Tag Archives: London
Kindertransport

Kindertransport

  Let them smile and play again Save 1,000 Refugee Children on ‘MOTHERS’ DAY’ MAY 20TH IN SHEFFIELD ‘Mothers’ Day’ is the day appointed for a great and special effort in support of the Lord Baldwin Fund for Refugees—to rescue another 500 Christian and 500 Jewish children. Please do your very best to make your local […]

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heart of oak

heart of oak

  A New Song, sung by Mr. Champness in Harlequin’s Invasion from The Universal Magazine of Knowledge and Pleasure – March 1760     The phrase heart of oak denotes a person with a strong, courageous nature, especially a brave and loyal soldier or sailor, and a courageous or valorous spirit. Its literal meaning is […]

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pigs might fly

pigs might fly

  Alice (with flamingo) chats with the Duchess illustration by John Tenniel (1820-1914)     “Thinking again?” the Duchess asked, with another dig of her sharp little chin. “I’ve a right to think,” said Alice sharply, for she was beginning to feel a little worried. “Just about as much right,” said the Duchess, “as pigs […]

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gas and gaiters

gas and gaiters

  Mysterious appearance of the gentleman in the small-clothes illustration by “PHIZ” for the first edition of The Life and Adventures of Nicholas Nickleby     “It’s all right, Bertie.” “She loves you still?” “Yes.” “Good.” “She wept on my chest.” “Fine.” “And said she was sorry she had been cross. I said ‘There, there!’ […]

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all Sir Garnet

all Sir Garnet

  Sir Garnet Wolseley from The Illustrated Police News (London) of Saturday 21st June 1879       MEANING   highly satisfactory; all right     ORIGIN   This phrase is from the name of Sir Garnet Wolseley (1833-1913), field-marshal and commander-in-chief of the British army, who conducted several successful military expeditions in the Sudan […]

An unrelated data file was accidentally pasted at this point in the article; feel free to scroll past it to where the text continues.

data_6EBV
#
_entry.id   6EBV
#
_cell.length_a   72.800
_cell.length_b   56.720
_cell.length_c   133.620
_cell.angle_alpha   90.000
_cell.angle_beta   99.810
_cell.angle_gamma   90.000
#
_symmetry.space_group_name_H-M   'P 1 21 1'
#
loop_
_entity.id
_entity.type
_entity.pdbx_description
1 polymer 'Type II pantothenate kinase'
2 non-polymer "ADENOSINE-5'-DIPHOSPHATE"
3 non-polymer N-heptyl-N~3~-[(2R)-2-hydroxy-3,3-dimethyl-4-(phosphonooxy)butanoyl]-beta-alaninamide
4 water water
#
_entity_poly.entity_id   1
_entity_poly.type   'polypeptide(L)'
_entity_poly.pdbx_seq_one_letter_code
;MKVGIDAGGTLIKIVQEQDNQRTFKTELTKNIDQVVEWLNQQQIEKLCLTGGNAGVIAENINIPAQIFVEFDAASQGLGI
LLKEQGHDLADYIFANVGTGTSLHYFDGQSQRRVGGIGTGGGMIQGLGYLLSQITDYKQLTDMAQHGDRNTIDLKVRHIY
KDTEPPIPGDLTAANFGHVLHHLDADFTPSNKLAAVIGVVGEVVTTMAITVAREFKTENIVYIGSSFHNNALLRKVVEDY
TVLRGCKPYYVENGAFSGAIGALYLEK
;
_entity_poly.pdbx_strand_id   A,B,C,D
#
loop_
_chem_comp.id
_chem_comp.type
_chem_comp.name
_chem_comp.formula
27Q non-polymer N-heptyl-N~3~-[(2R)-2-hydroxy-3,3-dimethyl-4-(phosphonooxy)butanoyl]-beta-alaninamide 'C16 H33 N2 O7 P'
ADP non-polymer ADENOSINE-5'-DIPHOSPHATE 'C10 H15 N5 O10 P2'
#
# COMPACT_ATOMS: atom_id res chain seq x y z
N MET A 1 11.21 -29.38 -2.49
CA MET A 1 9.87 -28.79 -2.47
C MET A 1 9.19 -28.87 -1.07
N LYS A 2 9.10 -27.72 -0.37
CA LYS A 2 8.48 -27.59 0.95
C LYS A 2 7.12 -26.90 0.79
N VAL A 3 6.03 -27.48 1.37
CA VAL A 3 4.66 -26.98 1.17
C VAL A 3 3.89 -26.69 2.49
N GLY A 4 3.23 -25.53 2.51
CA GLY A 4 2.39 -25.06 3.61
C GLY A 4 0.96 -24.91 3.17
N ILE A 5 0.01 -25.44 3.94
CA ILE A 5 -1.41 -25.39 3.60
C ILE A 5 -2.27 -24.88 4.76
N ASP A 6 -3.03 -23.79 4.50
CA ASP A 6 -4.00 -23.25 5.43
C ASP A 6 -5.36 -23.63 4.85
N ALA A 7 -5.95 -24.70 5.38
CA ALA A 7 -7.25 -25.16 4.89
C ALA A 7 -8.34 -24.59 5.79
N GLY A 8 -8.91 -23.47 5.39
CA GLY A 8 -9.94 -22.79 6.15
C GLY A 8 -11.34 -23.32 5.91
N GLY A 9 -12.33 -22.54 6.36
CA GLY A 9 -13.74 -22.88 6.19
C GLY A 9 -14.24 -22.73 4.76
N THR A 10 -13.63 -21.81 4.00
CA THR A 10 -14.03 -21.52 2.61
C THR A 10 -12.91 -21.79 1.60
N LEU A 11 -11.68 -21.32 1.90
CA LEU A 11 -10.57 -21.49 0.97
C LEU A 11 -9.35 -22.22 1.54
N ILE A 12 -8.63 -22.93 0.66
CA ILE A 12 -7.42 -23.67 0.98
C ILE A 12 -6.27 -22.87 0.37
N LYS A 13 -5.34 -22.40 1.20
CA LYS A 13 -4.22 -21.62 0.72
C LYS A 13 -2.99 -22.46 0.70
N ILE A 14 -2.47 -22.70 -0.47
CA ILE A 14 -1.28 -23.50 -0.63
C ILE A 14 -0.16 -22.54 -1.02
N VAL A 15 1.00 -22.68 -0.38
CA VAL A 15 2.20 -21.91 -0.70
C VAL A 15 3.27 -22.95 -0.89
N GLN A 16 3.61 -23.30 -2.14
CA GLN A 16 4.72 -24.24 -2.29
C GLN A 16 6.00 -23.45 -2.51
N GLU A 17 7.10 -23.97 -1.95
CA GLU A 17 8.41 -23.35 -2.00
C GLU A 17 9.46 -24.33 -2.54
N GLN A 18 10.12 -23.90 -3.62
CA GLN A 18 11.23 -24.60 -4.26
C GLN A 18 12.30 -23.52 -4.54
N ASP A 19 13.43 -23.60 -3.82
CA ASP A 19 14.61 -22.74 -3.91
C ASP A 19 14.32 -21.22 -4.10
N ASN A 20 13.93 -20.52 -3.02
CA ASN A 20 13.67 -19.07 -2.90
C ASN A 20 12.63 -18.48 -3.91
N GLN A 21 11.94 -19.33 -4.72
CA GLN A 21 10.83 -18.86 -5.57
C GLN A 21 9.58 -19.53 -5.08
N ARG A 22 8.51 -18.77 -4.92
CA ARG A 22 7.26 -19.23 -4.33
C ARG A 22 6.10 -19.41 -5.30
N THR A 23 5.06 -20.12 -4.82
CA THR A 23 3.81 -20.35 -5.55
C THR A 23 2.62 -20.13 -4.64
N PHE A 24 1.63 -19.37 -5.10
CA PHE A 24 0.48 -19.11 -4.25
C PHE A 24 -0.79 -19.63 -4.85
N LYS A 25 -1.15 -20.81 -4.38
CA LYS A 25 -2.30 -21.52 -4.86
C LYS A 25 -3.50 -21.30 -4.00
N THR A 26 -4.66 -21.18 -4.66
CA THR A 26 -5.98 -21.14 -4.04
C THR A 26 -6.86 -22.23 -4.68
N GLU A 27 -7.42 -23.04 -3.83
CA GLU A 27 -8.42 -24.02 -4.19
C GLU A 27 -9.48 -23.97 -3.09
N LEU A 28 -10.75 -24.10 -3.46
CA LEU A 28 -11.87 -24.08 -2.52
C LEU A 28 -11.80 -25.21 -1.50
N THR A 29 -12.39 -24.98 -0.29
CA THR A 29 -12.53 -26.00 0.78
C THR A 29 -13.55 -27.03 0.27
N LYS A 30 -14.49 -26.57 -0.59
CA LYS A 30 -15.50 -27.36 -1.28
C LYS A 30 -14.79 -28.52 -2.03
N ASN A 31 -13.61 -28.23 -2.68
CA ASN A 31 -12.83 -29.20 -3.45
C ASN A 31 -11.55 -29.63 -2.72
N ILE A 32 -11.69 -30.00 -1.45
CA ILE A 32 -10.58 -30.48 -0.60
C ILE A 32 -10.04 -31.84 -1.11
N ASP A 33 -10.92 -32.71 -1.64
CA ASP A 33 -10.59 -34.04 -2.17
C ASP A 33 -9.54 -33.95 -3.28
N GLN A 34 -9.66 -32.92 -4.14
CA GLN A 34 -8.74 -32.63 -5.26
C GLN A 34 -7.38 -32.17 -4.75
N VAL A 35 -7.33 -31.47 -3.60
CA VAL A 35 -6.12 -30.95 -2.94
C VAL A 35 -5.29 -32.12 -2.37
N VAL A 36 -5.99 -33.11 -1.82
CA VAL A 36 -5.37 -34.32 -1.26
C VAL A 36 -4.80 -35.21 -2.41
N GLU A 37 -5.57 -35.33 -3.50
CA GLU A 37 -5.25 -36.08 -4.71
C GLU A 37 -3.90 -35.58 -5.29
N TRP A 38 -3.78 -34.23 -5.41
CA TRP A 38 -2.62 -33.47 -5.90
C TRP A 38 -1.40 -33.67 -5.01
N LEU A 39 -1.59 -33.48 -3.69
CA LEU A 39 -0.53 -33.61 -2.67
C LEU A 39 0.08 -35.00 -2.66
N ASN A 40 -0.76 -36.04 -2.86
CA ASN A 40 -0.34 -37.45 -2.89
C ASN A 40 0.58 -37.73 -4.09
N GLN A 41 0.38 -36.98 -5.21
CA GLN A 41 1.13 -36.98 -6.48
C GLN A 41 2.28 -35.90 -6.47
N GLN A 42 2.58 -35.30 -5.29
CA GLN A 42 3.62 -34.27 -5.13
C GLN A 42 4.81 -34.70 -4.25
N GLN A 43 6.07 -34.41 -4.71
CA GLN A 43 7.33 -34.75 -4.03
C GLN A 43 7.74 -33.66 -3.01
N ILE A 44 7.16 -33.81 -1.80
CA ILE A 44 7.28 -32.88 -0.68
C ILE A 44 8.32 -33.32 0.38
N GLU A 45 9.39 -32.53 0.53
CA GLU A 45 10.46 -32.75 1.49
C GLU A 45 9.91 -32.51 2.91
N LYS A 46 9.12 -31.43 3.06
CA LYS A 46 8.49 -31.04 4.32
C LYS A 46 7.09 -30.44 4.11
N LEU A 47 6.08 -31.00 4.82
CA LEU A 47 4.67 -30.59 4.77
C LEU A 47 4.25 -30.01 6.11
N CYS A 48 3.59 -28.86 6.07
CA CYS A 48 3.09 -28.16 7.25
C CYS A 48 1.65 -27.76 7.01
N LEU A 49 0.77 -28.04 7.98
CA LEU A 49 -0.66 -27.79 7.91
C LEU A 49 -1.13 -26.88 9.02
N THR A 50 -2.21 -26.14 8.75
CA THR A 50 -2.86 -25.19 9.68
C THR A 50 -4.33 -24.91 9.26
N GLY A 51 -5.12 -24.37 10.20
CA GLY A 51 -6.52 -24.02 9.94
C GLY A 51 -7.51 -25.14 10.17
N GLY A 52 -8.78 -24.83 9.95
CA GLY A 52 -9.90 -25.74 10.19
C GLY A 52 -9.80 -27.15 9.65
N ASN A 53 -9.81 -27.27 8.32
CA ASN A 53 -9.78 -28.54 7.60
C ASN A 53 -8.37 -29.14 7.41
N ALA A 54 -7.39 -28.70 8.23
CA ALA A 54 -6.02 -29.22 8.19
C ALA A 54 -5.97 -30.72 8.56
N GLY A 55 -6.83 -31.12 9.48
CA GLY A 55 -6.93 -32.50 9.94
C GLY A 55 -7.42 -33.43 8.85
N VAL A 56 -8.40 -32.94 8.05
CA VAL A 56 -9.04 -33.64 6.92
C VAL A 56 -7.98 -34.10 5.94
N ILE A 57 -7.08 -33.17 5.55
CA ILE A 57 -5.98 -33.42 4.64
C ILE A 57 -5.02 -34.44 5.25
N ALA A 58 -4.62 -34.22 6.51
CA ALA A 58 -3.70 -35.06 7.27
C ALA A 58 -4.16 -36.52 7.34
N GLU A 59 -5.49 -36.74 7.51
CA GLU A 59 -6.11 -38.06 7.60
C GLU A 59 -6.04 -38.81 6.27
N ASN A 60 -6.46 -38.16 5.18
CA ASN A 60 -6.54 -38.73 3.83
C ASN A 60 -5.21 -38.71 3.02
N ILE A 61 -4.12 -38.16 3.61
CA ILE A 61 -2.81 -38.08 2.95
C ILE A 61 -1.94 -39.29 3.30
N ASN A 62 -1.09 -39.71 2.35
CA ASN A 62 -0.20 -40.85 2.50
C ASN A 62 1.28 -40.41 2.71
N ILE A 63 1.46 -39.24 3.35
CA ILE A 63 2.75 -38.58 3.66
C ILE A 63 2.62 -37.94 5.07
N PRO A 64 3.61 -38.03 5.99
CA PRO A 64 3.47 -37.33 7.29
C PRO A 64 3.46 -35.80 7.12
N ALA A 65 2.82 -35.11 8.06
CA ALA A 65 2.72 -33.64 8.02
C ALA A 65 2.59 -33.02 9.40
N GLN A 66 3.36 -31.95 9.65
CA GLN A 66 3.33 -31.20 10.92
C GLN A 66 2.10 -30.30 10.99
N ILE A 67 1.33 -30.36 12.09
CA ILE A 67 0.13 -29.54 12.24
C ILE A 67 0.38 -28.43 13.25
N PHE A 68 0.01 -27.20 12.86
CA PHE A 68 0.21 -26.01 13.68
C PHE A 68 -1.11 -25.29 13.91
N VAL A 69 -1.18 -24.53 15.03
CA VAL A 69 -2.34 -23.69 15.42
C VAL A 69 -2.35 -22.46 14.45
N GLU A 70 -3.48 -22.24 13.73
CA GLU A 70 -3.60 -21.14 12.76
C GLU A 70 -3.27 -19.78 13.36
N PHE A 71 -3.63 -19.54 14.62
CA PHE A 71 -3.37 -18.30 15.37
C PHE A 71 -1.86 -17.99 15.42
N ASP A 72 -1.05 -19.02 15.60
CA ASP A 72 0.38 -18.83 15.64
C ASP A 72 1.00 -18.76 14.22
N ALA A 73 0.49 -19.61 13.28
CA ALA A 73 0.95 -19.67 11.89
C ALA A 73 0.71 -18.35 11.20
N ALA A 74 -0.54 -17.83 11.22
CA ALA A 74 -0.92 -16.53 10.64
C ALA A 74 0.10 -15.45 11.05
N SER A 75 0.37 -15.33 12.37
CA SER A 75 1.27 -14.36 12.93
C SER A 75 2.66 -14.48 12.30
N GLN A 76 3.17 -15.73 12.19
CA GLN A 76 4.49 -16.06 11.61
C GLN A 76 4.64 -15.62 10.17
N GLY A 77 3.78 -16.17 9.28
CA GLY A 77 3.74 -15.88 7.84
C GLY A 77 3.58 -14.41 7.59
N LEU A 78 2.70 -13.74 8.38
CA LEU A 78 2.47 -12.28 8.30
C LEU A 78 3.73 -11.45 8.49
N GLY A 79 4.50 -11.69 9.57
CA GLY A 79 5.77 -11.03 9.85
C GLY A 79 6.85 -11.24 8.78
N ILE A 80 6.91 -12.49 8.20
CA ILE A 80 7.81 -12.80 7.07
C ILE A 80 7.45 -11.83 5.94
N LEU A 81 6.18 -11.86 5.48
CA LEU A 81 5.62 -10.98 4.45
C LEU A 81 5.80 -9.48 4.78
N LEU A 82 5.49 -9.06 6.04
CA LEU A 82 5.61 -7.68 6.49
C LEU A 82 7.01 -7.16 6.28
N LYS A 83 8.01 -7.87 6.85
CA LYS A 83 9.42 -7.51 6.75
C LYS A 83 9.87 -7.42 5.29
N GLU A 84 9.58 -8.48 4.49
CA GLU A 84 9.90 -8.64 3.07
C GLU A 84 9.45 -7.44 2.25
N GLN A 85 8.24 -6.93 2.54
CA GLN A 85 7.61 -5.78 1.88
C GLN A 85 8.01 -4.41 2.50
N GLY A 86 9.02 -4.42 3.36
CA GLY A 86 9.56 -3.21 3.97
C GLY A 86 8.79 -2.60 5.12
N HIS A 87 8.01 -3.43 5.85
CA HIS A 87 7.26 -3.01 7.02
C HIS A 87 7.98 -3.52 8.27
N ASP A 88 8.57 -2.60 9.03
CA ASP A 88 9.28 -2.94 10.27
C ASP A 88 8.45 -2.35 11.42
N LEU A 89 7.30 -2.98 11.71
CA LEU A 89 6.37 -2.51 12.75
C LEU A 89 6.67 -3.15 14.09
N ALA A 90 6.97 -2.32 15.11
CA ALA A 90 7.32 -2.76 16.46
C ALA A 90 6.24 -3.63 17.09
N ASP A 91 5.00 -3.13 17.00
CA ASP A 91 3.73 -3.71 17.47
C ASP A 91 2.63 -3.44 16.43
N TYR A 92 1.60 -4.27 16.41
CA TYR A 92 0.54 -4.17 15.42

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according to Hoyle

according to Hoyle

  autograph signature of Edmond Hoyle in a copy of A Short Treatise on the Game of Whist (1743 edition)         MEANING   according to plan or the rules     ORIGIN   In Pirates, Autographs, and a Bankruptcy: ‘A Short Treatise on the Game of Whist’ by Edmond Hoyle, Gentleman (published […]

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Walker

    MEANING   Walker, more fully Hookey (also Hooky) Walker, is an exclamation expressing incredulity. It was first recorded in Lexicon Balatronicum¹. A Dictionary of Buckish Slang, University Wit, and Pickpocket Eloquence (1811): Hookee Walker. An expression signifying that the story is not true, or that the thing will not occur. (¹ balatronicum: from […]

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Mrs Grundy

    MEANING   an imaginary personage who is proverbially referred to as a personification of the tyranny of social opinion in matters of conventional propriety     ORIGIN   Mrs Grundy is an unseen character in Speed the Plough, a comedy first performed in 1798, written by the English playwright Thomas Morton (1764-1838). In […]

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costermonger

    MEANING   a person who sells goods, especially fruit and vegetables, from a barrow     ORIGIN   A costermonger was originally an apple-seller, a fruiterer. The word is composed of costard, meaning a kind of apple of large size, and monger, denoting a dealer or trader in a specified commodity. The noun […]

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R.S.V.P.

R.S.V.P.

    R.S.V.P. is an initialism from French répondez s’il vous plaît (literally respond if you please), meaning please reply, used at the end of invitations to request a response. It first appeared in English in the early 19th century. For example, in Domestic Duties; or, Instructions to young married ladies, on the management of […]

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